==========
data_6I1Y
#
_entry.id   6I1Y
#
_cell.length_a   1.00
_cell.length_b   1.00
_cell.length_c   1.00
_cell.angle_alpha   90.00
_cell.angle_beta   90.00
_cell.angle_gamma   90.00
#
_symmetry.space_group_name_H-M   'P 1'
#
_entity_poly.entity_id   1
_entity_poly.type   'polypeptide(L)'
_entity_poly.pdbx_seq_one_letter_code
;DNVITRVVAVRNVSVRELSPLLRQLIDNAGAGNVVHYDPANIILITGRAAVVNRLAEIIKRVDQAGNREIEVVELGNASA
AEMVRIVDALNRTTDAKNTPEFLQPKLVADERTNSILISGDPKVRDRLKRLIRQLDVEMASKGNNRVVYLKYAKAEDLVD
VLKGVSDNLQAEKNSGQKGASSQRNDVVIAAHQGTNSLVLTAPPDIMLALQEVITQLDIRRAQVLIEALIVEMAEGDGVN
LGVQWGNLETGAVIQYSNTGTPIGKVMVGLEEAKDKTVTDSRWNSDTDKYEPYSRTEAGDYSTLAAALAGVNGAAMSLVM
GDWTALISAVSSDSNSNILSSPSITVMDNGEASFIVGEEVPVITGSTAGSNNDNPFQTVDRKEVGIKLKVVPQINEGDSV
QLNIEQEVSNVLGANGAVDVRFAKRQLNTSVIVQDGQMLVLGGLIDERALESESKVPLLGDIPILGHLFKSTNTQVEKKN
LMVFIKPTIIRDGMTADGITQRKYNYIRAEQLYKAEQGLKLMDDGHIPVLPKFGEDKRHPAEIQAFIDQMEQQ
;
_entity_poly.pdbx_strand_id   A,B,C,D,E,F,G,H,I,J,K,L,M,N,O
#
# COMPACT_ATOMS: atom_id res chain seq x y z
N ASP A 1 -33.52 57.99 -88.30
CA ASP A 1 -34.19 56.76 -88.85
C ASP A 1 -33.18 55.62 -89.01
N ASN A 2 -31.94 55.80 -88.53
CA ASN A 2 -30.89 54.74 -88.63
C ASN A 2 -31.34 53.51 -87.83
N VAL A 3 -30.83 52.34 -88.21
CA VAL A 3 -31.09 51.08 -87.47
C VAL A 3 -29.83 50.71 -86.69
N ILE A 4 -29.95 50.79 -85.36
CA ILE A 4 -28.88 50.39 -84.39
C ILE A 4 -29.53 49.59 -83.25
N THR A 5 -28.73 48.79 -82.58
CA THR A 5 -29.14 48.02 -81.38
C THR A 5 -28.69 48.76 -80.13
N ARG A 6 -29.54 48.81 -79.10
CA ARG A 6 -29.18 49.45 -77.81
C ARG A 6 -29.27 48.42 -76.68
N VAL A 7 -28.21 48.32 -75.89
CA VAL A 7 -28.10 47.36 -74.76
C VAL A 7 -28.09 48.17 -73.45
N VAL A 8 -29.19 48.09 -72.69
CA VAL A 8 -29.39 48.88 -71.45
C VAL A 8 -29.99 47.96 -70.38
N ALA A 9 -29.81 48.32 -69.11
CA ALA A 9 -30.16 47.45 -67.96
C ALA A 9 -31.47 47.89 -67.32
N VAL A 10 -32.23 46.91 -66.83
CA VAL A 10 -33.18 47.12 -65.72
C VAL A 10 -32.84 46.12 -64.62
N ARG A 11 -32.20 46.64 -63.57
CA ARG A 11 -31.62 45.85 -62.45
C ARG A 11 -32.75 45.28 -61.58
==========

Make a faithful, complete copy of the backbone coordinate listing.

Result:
data_6I1Y
#
_entry.id   6I1Y
#
_cell.length_a   1.00
_cell.length_b   1.00
_cell.length_c   1.00
_cell.angle_alpha   90.00
_cell.angle_beta   90.00
_cell.angle_gamma   90.00
#
_symmetry.space_group_name_H-M   'P 1'
#
_entity_poly.entity_id   1
_entity_poly.type   'polypeptide(L)'
_entity_poly.pdbx_seq_one_letter_code
;DNVITRVVAVRNVSVRELSPLLRQLIDNAGAGNVVHYDPANIILITGRAAVVNRLAEIIKRVDQAGNREIEVVELGNASA
AEMVRIVDALNRTTDAKNTPEFLQPKLVADERTNSILISGDPKVRDRLKRLIRQLDVEMASKGNNRVVYLKYAKAEDLVD
VLKGVSDNLQAEKNSGQKGASSQRNDVVIAAHQGTNSLVLTAPPDIMLALQEVITQLDIRRAQVLIEALIVEMAEGDGVN
LGVQWGNLETGAVIQYSNTGTPIGKVMVGLEEAKDKTVTDSRWNSDTDKYEPYSRTEAGDYSTLAAALAGVNGAAMSLVM
GDWTALISAVSSDSNSNILSSPSITVMDNGEASFIVGEEVPVITGSTAGSNNDNPFQTVDRKEVGIKLKVVPQINEGDSV
QLNIEQEVSNVLGANGAVDVRFAKRQLNTSVIVQDGQMLVLGGLIDERALESESKVPLLGDIPILGHLFKSTNTQVEKKN
LMVFIKPTIIRDGMTADGITQRKYNYIRAEQLYKAEQGLKLMDDGHIPVLPKFGEDKRHPAEIQAFIDQMEQQ
;
_entity_poly.pdbx_strand_id   A,B,C,D,E,F,G,H,I,J,K,L,M,N,O
#
# COMPACT_ATOMS: atom_id res chain seq x y z
N ASP A 1 -33.52 57.99 -88.30
CA ASP A 1 -34.19 56.76 -88.85
C ASP A 1 -33.18 55.62 -89.01
N ASN A 2 -31.94 55.80 -88.53
CA ASN A 2 -30.89 54.74 -88.63
C ASN A 2 -31.34 53.51 -87.83
N VAL A 3 -30.83 52.34 -88.21
CA VAL A 3 -31.09 51.08 -87.47
C VAL A 3 -29.83 50.71 -86.69
N ILE A 4 -29.95 50.79 -85.36
CA ILE A 4 -28.88 50.39 -84.39
C ILE A 4 -29.53 49.59 -83.25
N THR A 5 -28.73 48.79 -82.58
CA THR A 5 -29.14 48.02 -81.38
C THR A 5 -28.69 48.76 -80.13
N ARG A 6 -29.54 48.81 -79.10
CA ARG A 6 -29.18 49.45 -77.81
C ARG A 6 -29.27 48.42 -76.68
N VAL A 7 -28.21 48.32 -75.89
CA VAL A 7 -28.10 47.36 -74.76
C VAL A 7 -28.09 48.17 -73.45
N VAL A 8 -29.19 48.09 -72.69
CA VAL A 8 -29.39 48.88 -71.45
C VAL A 8 -29.99 47.96 -70.38
N ALA A 9 -29.81 48.32 -69.11
CA ALA A 9 -30.16 47.45 -67.96
C ALA A 9 -31.47 47.89 -67.32
N VAL A 10 -32.23 46.91 -66.83
CA VAL A 10 -33.18 47.12 -65.72
C VAL A 10 -32.84 46.12 -64.62
N ARG A 11 -32.20 46.64 -63.57
CA ARG A 11 -31.62 45.85 -62.45
C ARG A 11 -32.75 45.28 -61.58